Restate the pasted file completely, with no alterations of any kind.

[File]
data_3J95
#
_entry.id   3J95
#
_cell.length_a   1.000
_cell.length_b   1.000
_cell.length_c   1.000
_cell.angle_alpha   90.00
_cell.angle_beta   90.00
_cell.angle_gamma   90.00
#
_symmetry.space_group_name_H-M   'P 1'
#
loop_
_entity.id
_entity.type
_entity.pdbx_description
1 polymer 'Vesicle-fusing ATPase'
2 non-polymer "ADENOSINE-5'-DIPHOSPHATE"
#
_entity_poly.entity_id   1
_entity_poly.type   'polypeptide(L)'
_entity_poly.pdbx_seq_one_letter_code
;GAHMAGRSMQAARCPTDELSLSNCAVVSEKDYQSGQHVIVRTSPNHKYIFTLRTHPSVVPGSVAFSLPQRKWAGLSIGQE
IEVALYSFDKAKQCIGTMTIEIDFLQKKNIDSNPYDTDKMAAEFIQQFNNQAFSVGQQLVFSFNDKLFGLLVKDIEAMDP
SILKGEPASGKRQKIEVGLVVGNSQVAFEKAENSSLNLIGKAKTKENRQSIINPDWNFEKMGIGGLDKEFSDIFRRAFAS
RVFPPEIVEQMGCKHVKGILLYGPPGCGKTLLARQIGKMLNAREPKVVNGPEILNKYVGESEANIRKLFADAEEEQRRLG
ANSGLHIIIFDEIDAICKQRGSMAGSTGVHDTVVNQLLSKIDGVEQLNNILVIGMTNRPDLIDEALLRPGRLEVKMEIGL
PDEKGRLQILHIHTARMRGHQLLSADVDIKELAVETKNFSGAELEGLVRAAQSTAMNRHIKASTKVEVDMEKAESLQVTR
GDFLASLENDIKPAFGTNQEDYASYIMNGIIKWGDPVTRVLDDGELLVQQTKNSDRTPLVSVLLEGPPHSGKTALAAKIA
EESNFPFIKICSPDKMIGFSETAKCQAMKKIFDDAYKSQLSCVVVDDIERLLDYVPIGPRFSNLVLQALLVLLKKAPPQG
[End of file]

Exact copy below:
data_3J95
#
_entry.id   3J95
#
_cell.length_a   1.000
_cell.length_b   1.000
_cell.length_c   1.000
_cell.angle_alpha   90.00
_cell.angle_beta   90.00
_cell.angle_gamma   90.00
#
_symmetry.space_group_name_H-M   'P 1'
#
loop_
_entity.id
_entity.type
_entity.pdbx_description
1 polymer 'Vesicle-fusing ATPase'
2 non-polymer "ADENOSINE-5'-DIPHOSPHATE"
#
_entity_poly.entity_id   1
_entity_poly.type   'polypeptide(L)'
_entity_poly.pdbx_seq_one_letter_code
;GAHMAGRSMQAARCPTDELSLSNCAVVSEKDYQSGQHVIVRTSPNHKYIFTLRTHPSVVPGSVAFSLPQRKWAGLSIGQE
IEVALYSFDKAKQCIGTMTIEIDFLQKKNIDSNPYDTDKMAAEFIQQFNNQAFSVGQQLVFSFNDKLFGLLVKDIEAMDP
SILKGEPASGKRQKIEVGLVVGNSQVAFEKAENSSLNLIGKAKTKENRQSIINPDWNFEKMGIGGLDKEFSDIFRRAFAS
RVFPPEIVEQMGCKHVKGILLYGPPGCGKTLLARQIGKMLNAREPKVVNGPEILNKYVGESEANIRKLFADAEEEQRRLG
ANSGLHIIIFDEIDAICKQRGSMAGSTGVHDTVVNQLLSKIDGVEQLNNILVIGMTNRPDLIDEALLRPGRLEVKMEIGL
PDEKGRLQILHIHTARMRGHQLLSADVDIKELAVETKNFSGAELEGLVRAAQSTAMNRHIKASTKVEVDMEKAESLQVTR
GDFLASLENDIKPAFGTNQEDYASYIMNGIIKWGDPVTRVLDDGELLVQQTKNSDRTPLVSVLLEGPPHSGKTALAAKIA
EESNFPFIKICSPDKMIGFSETAKCQAMKKIFDDAYKSQLSCVVVDDIERLLDYVPIGPRFSNLVLQALLVLLKKAPPQG